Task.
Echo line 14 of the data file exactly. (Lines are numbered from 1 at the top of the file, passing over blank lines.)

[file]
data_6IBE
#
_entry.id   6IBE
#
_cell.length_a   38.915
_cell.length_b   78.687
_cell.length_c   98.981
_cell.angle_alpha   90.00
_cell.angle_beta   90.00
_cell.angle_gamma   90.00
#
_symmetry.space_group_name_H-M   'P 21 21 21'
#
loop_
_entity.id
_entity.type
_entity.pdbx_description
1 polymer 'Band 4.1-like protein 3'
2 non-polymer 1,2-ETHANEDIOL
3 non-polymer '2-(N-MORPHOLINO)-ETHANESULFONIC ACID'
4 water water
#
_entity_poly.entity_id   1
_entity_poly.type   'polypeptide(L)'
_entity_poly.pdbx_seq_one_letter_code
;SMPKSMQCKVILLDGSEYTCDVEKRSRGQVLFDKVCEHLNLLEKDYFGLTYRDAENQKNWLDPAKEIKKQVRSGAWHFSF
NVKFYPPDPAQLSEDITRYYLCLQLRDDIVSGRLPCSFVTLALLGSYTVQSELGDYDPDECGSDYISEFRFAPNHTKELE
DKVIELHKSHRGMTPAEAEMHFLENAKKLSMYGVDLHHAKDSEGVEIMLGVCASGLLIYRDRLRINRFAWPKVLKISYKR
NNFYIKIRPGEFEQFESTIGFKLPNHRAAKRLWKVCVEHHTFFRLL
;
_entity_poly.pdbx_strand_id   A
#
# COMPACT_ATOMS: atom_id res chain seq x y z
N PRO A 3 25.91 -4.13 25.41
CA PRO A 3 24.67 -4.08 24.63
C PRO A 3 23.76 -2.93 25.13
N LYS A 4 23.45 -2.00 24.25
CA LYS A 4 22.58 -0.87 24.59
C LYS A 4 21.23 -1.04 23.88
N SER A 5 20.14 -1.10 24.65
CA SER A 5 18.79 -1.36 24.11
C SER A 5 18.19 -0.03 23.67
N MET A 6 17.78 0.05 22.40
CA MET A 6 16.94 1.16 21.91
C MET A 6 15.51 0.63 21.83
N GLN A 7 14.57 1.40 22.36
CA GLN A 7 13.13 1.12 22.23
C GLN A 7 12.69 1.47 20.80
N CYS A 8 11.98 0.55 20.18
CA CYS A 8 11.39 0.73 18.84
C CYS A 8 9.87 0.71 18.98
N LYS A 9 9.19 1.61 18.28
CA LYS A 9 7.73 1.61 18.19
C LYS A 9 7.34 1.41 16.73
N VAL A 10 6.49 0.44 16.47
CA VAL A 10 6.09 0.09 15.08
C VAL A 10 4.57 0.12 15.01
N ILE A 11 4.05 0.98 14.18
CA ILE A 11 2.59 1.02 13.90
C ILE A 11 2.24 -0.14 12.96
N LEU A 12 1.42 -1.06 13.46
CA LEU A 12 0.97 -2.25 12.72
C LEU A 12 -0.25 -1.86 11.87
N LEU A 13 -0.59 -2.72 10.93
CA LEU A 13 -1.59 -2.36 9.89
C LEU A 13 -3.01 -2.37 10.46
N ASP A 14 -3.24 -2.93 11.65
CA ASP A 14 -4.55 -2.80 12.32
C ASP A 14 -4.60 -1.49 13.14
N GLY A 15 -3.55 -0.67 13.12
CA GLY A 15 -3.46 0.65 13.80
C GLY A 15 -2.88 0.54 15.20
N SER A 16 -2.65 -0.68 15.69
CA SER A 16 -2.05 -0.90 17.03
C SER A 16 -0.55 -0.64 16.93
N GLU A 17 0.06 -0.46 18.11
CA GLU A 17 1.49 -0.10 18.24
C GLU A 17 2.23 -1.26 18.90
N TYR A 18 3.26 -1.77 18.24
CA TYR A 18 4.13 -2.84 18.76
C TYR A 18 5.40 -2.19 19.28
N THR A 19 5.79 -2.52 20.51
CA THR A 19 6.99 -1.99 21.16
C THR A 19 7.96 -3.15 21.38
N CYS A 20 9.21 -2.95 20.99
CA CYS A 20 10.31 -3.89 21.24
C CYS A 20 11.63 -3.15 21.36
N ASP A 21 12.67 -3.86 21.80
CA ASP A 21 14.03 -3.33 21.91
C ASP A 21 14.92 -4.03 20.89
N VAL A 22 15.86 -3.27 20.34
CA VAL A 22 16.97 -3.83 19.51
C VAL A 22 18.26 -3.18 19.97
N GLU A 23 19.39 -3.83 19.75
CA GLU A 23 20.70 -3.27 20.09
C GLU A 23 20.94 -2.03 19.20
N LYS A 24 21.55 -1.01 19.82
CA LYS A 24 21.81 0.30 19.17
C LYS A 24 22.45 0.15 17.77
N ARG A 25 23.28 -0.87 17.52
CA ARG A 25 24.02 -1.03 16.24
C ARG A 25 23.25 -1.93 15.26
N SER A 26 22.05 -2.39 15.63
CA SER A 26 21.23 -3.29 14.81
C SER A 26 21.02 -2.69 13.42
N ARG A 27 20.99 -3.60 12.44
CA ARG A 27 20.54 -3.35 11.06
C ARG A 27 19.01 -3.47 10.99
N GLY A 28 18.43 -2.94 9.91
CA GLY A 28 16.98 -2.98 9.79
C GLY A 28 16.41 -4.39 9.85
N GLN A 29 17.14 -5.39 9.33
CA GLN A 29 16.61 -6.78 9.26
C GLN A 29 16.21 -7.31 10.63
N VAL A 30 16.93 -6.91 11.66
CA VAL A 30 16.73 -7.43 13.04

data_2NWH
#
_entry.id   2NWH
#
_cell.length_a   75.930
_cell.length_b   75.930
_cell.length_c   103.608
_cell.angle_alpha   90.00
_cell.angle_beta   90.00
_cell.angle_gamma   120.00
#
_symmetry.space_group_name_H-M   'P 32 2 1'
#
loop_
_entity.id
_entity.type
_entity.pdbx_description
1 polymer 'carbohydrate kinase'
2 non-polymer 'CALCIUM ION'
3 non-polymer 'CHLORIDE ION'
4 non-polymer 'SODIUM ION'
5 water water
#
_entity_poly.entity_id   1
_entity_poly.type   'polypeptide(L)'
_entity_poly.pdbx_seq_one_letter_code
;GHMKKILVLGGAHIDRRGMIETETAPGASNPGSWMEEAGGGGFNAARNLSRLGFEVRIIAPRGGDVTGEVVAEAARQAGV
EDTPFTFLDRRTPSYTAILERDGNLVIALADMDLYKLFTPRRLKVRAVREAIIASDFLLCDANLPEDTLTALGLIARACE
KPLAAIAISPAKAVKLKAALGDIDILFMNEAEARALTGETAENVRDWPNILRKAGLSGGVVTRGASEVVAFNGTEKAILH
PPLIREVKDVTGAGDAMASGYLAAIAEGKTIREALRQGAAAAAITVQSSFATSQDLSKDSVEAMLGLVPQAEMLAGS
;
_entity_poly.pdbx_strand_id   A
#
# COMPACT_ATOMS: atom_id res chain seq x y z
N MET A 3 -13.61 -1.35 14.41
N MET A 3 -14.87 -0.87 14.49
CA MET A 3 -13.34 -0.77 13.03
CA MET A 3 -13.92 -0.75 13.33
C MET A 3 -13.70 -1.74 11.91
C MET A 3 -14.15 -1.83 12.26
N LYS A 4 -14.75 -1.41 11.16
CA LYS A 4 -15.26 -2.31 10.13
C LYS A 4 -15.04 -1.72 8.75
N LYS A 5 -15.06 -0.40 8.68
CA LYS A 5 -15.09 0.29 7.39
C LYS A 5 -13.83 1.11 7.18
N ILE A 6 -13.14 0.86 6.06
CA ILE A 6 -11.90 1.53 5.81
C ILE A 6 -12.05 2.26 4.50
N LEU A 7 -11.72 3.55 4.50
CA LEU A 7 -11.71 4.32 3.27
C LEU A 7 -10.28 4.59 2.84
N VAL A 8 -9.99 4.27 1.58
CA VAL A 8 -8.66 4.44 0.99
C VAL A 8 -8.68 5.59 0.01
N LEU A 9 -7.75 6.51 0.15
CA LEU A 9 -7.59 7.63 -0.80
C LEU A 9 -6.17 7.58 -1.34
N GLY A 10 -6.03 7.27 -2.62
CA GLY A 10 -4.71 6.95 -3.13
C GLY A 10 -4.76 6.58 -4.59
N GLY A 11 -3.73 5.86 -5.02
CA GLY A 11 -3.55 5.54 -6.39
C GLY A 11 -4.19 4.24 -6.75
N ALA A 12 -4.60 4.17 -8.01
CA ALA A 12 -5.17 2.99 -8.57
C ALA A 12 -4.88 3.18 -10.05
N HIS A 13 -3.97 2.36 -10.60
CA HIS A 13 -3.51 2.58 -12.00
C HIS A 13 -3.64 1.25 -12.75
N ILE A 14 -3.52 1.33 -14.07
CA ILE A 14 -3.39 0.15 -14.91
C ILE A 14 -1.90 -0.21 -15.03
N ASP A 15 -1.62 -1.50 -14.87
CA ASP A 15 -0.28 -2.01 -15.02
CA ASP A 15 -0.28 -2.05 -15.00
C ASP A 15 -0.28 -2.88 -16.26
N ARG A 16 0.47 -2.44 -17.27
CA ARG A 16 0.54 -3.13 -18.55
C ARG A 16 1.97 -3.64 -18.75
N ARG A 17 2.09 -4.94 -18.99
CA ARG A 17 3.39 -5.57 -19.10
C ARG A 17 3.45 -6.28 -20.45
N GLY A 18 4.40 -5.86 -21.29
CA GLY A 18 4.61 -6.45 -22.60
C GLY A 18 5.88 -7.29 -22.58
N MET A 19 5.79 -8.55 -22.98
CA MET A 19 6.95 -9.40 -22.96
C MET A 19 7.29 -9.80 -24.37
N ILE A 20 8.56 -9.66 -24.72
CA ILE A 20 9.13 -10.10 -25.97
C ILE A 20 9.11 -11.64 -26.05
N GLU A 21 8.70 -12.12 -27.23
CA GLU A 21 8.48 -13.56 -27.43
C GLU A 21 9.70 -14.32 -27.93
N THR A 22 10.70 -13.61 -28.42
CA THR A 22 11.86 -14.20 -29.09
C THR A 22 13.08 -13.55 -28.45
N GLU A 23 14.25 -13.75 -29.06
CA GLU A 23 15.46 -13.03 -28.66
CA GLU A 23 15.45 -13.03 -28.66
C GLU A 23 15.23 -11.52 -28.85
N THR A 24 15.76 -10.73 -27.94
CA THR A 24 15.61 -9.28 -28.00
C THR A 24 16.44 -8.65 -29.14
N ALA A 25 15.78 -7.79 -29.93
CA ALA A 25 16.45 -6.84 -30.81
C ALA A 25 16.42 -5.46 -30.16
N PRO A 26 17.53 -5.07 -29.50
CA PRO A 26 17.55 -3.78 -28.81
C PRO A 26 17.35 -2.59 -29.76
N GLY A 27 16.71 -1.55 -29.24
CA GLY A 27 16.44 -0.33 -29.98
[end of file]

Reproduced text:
loop_